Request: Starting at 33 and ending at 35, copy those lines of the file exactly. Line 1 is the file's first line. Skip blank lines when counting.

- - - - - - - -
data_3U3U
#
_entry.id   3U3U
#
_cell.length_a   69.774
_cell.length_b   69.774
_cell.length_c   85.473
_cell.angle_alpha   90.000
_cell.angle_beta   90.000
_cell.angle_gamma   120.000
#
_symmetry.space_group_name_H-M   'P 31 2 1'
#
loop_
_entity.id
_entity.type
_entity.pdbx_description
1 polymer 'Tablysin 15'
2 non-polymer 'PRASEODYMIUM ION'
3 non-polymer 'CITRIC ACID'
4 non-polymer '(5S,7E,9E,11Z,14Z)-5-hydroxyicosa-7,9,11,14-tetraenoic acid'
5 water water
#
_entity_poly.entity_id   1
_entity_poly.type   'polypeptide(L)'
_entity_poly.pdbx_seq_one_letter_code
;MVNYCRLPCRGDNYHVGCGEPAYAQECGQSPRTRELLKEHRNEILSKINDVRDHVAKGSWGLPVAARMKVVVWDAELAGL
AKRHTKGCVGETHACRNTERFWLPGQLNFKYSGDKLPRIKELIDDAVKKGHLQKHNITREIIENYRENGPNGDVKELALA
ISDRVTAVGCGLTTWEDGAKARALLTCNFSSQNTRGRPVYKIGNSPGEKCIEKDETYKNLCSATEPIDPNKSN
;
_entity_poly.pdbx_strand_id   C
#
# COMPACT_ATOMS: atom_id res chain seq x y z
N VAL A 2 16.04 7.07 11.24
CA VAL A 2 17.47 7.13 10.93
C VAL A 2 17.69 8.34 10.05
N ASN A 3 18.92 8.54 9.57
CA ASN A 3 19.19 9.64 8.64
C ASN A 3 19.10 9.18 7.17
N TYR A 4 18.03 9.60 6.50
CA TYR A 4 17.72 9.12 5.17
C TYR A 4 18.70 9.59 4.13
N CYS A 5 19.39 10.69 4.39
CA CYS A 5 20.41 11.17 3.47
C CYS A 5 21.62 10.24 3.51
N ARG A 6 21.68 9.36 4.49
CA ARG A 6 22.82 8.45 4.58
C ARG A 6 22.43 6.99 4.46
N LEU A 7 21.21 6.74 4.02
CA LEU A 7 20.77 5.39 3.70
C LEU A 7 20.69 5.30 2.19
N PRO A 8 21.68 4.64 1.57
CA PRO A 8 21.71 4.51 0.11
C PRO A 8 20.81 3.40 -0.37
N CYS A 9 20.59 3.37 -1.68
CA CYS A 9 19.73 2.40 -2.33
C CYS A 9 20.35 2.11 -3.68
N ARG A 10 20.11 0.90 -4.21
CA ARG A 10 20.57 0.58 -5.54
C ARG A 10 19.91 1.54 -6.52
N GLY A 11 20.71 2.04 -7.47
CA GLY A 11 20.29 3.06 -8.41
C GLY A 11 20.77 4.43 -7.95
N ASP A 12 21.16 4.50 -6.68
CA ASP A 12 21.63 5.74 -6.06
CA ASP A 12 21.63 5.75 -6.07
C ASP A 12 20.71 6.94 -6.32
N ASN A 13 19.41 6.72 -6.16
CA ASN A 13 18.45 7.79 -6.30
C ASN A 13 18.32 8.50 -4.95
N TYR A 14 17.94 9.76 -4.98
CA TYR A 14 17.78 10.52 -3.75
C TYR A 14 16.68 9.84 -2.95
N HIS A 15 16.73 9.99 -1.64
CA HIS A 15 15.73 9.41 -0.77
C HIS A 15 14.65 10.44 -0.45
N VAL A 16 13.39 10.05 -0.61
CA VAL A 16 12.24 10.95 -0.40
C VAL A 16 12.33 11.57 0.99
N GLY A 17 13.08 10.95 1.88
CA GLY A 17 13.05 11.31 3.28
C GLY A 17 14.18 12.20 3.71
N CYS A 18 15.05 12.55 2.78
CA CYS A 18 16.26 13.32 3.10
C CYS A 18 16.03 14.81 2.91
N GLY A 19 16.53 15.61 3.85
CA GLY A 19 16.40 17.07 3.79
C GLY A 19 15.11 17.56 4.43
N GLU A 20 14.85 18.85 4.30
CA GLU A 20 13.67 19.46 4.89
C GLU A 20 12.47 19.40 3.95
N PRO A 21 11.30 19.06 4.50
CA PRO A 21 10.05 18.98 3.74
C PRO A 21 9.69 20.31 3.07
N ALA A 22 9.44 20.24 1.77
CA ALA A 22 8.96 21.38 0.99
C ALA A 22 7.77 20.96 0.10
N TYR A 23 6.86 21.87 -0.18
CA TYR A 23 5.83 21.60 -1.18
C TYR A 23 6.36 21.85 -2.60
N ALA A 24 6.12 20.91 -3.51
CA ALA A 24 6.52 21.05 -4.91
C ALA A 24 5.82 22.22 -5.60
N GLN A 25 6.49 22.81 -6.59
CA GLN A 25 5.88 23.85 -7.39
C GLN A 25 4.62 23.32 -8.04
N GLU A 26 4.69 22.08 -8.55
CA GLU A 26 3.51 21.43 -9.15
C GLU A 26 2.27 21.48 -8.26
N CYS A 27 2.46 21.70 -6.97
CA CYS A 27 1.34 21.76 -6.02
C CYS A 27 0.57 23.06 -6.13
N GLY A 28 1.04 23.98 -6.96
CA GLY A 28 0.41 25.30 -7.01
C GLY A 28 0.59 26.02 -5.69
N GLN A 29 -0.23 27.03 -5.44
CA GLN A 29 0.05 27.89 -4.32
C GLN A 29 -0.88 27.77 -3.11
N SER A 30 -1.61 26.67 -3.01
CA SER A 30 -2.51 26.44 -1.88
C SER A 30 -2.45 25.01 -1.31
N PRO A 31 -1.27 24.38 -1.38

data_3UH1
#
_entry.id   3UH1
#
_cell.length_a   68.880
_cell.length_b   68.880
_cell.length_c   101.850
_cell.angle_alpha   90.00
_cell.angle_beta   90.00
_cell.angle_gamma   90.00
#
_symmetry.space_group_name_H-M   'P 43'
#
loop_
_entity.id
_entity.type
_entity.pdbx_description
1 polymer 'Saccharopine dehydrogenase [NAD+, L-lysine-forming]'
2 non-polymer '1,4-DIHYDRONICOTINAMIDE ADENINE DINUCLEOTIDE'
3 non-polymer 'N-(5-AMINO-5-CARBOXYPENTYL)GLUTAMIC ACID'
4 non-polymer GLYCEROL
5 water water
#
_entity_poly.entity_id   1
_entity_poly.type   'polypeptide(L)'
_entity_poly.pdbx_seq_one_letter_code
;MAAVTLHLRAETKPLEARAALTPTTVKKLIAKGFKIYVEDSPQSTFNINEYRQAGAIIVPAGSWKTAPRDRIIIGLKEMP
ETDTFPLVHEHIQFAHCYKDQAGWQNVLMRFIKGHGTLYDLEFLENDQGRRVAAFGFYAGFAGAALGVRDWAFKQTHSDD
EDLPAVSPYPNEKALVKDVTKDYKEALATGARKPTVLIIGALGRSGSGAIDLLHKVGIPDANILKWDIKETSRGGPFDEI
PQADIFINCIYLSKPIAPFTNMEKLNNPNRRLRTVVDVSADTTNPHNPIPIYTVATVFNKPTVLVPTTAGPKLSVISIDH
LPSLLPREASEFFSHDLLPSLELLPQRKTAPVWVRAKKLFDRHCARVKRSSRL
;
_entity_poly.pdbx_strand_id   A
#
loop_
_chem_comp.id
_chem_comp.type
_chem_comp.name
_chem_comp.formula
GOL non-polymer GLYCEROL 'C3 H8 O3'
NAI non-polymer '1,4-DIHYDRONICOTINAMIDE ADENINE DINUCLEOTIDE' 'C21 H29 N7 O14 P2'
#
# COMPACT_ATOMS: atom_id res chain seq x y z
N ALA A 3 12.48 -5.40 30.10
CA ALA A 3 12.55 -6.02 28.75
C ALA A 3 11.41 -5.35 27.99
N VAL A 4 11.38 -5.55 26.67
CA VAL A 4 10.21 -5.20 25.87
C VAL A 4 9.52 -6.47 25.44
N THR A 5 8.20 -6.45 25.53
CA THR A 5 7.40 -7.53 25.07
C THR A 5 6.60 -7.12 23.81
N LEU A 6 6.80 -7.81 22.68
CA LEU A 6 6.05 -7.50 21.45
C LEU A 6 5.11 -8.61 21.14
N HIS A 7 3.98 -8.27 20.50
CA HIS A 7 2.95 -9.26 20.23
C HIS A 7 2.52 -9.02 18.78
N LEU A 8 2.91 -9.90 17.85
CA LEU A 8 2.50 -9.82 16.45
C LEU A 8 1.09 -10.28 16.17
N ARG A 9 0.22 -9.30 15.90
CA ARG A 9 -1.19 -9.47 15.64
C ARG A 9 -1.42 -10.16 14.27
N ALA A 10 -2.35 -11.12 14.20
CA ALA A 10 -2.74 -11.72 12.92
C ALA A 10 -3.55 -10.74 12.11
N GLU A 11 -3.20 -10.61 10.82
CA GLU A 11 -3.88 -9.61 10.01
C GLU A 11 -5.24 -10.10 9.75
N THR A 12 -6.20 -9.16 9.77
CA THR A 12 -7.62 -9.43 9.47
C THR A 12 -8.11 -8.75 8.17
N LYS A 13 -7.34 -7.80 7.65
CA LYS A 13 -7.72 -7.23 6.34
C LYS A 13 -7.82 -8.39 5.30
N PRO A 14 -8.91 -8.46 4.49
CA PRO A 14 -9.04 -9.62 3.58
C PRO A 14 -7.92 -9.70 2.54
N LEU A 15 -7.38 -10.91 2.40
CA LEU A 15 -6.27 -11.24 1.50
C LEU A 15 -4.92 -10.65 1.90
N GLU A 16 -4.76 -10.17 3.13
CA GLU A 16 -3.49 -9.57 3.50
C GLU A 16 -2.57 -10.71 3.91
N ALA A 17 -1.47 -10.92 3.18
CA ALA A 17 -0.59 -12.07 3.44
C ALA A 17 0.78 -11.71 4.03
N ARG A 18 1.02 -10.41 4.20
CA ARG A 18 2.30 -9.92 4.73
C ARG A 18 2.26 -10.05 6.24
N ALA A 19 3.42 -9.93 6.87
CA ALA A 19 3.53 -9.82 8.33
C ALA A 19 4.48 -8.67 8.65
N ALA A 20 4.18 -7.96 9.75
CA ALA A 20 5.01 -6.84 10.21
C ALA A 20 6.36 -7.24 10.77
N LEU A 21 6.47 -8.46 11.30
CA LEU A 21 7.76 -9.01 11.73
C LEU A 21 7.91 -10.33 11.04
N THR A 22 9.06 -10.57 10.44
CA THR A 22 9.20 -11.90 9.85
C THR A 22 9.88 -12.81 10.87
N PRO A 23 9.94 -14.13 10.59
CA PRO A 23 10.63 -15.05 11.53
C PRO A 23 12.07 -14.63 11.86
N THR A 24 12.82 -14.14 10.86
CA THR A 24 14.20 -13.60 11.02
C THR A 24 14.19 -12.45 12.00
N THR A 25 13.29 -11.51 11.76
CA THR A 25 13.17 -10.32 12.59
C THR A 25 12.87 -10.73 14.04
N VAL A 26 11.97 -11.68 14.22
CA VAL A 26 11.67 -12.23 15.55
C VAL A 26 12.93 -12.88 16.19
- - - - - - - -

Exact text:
# COMPACT_ATOMS: atom_id res chain seq x y z
N VAL A 2 16.04 7.07 11.24
CA VAL A 2 17.47 7.13 10.93